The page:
Copenhagen has long been regarded as one of the smartest cities in the world, an achievement that was crowned by the city being awarded the Smart City Award in November 2014. There will be a strong Danish presence in London at Smart to Future Cities 2015, with four speakers discussing sustainable cities and urban development, implementing smart traffic management and parking systems, and developing standards and protocols for future city governance and IoT management. We caught up with two of these experts – Patrick Driscoll, Smart City Lab and Else Kloppenborg, Special Advisor, Smart Cities – to discuss smart cities, smart citizens and the priorities for the industry in 2015.
We start by thinking about how the smart city concept is evolving for 2015, and what the priorities for the industry should be. For Else, collaboration and flexibility are key, with cities that are “eager to develop comprehensive solutions that avoid vendor lock-in and allow flexible adaptation to changing needs over time”, with fruitful collaborations that “begin with high ambitions, based on dialogue, that make room for innovation to help us solve urban challenges of true value” to citizens. Patrick takes an alternative point of view, focusing on the complexity of urban planning and a perceived distance from citizens leading to a so-called ‘trough of disillusionment’. Therefore, he advises that industry priorities should be “1) security (sensor, network, data, critical infrastructure); 2) a strong push toward interoperability and open system standards; 3) citizen engagement, including the development of a clear governance framework concerning tracking, use of data, and most importantly the vision for why SC are the way forward”.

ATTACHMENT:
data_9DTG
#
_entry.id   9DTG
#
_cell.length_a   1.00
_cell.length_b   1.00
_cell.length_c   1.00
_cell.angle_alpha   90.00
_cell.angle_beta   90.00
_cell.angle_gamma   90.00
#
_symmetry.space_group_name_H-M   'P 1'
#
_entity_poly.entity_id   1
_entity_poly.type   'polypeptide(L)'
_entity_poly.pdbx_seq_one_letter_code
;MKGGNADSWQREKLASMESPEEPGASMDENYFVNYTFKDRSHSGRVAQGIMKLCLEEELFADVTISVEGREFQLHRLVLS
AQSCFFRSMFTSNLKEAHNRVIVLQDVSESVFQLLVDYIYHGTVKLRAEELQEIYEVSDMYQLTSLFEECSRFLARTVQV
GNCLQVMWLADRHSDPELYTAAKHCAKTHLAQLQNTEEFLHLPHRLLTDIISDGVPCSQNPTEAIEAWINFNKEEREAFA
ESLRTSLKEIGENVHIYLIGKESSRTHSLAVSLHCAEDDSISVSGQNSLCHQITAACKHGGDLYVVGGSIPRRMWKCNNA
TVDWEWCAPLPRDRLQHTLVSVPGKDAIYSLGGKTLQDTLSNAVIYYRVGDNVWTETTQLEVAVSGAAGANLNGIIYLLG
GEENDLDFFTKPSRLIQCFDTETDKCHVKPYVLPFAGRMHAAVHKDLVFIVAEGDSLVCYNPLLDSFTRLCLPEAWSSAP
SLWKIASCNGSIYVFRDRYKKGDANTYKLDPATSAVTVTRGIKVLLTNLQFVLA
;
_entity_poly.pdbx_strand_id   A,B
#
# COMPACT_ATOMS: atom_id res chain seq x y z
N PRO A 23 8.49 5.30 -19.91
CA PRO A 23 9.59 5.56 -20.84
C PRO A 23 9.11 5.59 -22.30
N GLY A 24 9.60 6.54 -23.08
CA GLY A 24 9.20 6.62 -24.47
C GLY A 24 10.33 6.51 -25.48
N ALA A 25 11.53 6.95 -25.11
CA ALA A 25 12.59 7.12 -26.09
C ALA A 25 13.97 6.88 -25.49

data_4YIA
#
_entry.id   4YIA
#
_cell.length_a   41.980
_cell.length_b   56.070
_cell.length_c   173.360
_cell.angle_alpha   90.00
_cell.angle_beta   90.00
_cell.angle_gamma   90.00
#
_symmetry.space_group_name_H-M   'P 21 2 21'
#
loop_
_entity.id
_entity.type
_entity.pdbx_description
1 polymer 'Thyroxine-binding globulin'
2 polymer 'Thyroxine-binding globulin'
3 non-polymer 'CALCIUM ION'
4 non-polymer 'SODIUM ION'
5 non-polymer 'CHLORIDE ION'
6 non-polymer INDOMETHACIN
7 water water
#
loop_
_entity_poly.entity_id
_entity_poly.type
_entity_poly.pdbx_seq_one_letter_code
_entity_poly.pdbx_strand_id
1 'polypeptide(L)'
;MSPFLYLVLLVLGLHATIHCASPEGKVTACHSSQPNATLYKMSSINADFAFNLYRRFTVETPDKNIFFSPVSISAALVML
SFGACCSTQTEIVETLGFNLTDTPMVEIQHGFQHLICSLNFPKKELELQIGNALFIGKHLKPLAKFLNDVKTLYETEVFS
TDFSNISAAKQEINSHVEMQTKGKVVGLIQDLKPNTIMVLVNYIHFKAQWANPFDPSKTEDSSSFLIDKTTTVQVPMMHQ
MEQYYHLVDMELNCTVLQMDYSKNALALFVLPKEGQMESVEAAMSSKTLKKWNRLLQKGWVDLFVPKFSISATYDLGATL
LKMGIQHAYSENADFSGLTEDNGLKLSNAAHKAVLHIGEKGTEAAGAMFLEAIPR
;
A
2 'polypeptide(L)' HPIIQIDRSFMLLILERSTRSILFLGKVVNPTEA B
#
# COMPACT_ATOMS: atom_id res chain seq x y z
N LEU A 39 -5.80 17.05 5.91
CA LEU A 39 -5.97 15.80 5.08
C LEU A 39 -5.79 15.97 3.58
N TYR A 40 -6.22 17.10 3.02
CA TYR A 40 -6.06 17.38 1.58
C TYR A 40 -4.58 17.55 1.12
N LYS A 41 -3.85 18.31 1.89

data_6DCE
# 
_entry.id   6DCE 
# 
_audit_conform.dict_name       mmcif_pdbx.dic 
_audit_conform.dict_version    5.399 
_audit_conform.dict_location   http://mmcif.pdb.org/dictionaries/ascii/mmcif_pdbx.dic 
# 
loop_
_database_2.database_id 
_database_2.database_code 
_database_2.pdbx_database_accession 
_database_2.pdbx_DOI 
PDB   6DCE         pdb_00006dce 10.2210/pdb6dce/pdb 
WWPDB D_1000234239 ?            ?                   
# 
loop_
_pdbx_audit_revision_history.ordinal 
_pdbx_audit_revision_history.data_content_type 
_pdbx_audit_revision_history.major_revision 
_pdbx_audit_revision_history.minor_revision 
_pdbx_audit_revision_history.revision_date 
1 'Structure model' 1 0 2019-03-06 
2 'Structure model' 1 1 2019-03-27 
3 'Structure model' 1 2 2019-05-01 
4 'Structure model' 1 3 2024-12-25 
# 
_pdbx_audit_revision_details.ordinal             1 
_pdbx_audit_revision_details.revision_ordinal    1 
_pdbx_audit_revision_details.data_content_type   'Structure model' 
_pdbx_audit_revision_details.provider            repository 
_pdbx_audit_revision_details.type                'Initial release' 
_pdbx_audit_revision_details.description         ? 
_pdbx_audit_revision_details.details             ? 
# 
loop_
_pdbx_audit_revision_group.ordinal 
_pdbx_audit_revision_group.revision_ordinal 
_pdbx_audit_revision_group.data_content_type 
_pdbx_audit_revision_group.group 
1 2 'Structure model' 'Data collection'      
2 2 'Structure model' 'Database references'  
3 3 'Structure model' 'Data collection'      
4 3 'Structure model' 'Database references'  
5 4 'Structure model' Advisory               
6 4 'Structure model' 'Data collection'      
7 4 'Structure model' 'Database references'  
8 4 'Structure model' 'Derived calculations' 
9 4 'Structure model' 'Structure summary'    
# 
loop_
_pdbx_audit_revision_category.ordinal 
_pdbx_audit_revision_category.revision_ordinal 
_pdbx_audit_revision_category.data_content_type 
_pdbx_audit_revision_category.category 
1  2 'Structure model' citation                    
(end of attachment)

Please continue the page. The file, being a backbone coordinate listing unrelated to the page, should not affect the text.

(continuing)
There has been an increasing focus on urban IoT and related services in the city, what are the reasons for this? According to Patrick, urban IoT offers “significant cost-saving potential for municipal authorities as well as the possibility for better understanding of real-time and historic patterns of material, energy, and people flows within the urban space”. Else looks at it from a service perspective: “the ambition in Copenhagen is to leverage services across sectors. We want to increase the quality of life and ensure good opportunities for growth, and generally develop our city, using for instance cheap RFID chips in the City’s own material to track it, increase security, efficient use and planning”.
“One of the truly revolutionary aspects of IoT that is under-appreciated is the ability to move past the traditional dichotomy of “dumb packages/smart networks (train networks)-smart packages/dumb networks (the Internet) to develop a “smart packages/smart networks” within the urban space that uses autonomous distributed architecture to create cheap, fault-tolerant, and resilient systems and networks” – Patrick Driscoll, Smart City Lab, Denmark
It goes without saying that the role of the citizen within the smart city is crucial, but how is this role developing? According to Else Kloppenborg, even though digital services are generally well developed in Copenhagen, “we can only do so much, using new technologies, IoT and data. Without citizens that experience added value of new services and use, for instance, new apps or share data to improve services, we will not be able to reap the full potential of what a smart city can be”. Patrick agrees that getting buy-in from citizens is vital, which is perhaps something that hasn’t been taken into account thus far: “Many of the existing SC strategies are elite- or industry-driven, leaving many citizens in the dark. This is a crucial mistake for two reasons. One is that given the potential for misuse, there will be inevitable blowback from civil society about the nature and extent of surveillance within the urban space. The European Court of Justice’s ruling on the right to be forgotten is only the beginning of a trend within the EU to value privacy over commerce. Involving citizens from the beginning is slower, but will lead to higher levels of acceptance of SC systems”.